VANCOUVER—The Canadian women, who only gave up two goals this entire Olympic hockey tournament, have their three-peat.
They are golden once again.
With Canada’s men’s team on hand in support, watching from high up in the press box, the women jumped to a 2-0 first period lead and then held on behind the magnificent goaltending of Shannon Szabados to make that the final score.
The Americans won gold when women’s hockey was introduced to the Olympics at Nagano in 1998 but the top of the podium has been reserved for Canada ever since. While the Americans spoke of the pressure the Canadian women would be under on their own ice, much as they were as silver medallists at Salt Lake City in 2002, the Canadians melded the energy at Canada Hockey Place with their own desire to make sure the championship was never in doubt.
Dominant early and persistent throughout, this was a show of Canada’s strength as a team and a development program. Megan Agosta, the tournament’s leading scorer with 14 points, is only 23. While the Americans were able to limit Agosta in this final, two of the best players on the ice were also young.
Shannon Szabados, the sensational netminder, is only 23 and just establishing herself on the national scene. Both of Canada’s goals were scored by Marie-Philip Poulin who has not yet reached her 18th birthday.
With quality players like that coming up through the ranks, a four-peat certainly isn’t out of the question.
With three solid netminders, the decision on who to start in goal could not have been an easy one for coach Melody Davidson. But as the first period moved along, it became clear she certainly made the right call.
Shannon Szabados, the 23-year-old who plays men’s college hockey in Edmonton, made several big saves through that opening 20 minutes as the Canadians struggled at first with the Americans’ speed and then with their own penalty trouble.
Szabados flashed the leather three times as she stretched to make glove saves. One of the blasts was going wide but she took sure goals away from with Caitlin Cahow and Molly Engstrom with her rapier-like reflexes.
Davidson makes a habit of not telling her netminders who is playing until the night before a game and the information remains within the team. The guessing was, with the gold on the line. Davidson would go to Szabados who has emerged this season as Canada’s goalie of the future. But it remained a mystery until she led her team on the ice and skated out to the blue paint.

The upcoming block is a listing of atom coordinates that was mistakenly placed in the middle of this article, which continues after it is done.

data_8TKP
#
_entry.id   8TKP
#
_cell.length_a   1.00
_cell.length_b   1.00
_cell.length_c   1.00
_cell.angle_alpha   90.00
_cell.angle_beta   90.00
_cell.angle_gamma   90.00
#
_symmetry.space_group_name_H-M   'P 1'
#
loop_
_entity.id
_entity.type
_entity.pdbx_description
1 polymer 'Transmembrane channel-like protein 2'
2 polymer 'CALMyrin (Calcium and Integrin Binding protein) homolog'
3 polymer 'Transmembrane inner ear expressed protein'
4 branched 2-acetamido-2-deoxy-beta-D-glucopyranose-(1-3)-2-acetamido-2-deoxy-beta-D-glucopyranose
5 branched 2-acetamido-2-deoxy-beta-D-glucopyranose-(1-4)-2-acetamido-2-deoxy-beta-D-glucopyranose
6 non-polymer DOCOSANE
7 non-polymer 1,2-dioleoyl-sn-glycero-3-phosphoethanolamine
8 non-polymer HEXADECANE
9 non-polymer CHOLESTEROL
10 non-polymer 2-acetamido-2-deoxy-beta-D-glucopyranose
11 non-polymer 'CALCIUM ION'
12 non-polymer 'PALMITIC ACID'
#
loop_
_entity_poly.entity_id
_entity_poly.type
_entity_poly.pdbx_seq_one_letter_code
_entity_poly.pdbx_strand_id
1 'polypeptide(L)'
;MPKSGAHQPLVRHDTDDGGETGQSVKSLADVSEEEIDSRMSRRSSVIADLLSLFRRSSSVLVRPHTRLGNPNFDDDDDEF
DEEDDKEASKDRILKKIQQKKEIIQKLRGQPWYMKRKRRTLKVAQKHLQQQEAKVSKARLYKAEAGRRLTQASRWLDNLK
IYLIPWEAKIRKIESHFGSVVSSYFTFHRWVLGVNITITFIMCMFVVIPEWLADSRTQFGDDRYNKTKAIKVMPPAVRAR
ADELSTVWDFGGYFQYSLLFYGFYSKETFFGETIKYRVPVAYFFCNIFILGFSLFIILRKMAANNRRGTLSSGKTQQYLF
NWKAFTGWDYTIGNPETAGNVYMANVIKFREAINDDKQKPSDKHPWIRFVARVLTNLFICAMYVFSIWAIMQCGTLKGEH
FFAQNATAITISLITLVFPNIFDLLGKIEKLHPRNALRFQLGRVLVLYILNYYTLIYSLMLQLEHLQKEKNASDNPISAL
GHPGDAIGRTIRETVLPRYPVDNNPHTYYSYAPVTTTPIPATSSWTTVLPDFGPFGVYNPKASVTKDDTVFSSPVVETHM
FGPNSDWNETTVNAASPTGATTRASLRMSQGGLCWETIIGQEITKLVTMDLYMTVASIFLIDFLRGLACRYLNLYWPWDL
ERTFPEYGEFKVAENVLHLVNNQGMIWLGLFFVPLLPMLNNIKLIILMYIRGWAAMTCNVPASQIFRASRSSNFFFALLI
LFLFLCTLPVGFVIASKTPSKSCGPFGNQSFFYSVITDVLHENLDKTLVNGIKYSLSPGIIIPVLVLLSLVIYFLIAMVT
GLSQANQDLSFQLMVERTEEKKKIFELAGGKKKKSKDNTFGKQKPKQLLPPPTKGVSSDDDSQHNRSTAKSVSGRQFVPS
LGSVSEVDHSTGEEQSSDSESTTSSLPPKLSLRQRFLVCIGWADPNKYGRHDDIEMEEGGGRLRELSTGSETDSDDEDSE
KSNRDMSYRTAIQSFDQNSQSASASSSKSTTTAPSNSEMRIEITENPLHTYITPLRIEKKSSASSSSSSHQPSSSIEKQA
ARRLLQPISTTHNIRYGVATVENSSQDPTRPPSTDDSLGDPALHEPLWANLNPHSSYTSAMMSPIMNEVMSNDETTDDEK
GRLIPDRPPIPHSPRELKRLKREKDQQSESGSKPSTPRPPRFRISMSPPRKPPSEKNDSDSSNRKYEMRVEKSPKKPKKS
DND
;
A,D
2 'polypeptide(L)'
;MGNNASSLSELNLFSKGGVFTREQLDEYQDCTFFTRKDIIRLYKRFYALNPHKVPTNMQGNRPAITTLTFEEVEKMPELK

The Canadians have been pumped for this anticipated clash since before they arrived here in Vancouver and they only got more amped as they rolled through the four early games, crushing weaker opponents by a cumulative score of 46-2. That tied their own record for goals in an Olympic tournament with the gold medal game still to go.
Canada’s exuberance almost got the better of them in the first period when Gina Kingsbury took a penalty for bodychecking and then Catherine Ward took one for interference when she shoved American captain Natalie Darwitz to the ice.
Canada was short two players for 39 seconds, but the goaltending of Szabados and shot blocking by veteran Hayley Wickenheiser held the Americans off the scoreboard.
Meanwhile, at the other end, Marie-Philip Poulin was making a statement for the future of Canadian hockey by tapping in two goals to stake Canada to a 2-0 lead.
On the first, Poulin converted a pass from veteran Jennifer Botterill. Her one-timer from the left faceoff circle fluttered but it had enough carry to float over the outstretched glove of American goalkeeper Jessie Vetter, the top women’s player in the NCAA last season.
Poulin’s second came off a face off in the U.S. end. Poulin won the draw but when Meghan Agosta’s shot was blocked by Caitlin Cahow, the teenager pounced on the loose puck in the slot and, again, chipped it over Vetter’s catching glove.
The Canadians then began shutting things down. A large part of keeping the Americans off the scoreboard in the second was a strong effort from Szabados and their penalty killers. Again Canada found themselves down two players, this time for 98 seconds, as Jayna Hefford and Becky Kellar both went off in succession for delay of game.
Agosta was named the tournament MVP and Szabados was named top goalie. Agosta, Szabados and Poulin were also named to the all-star team.
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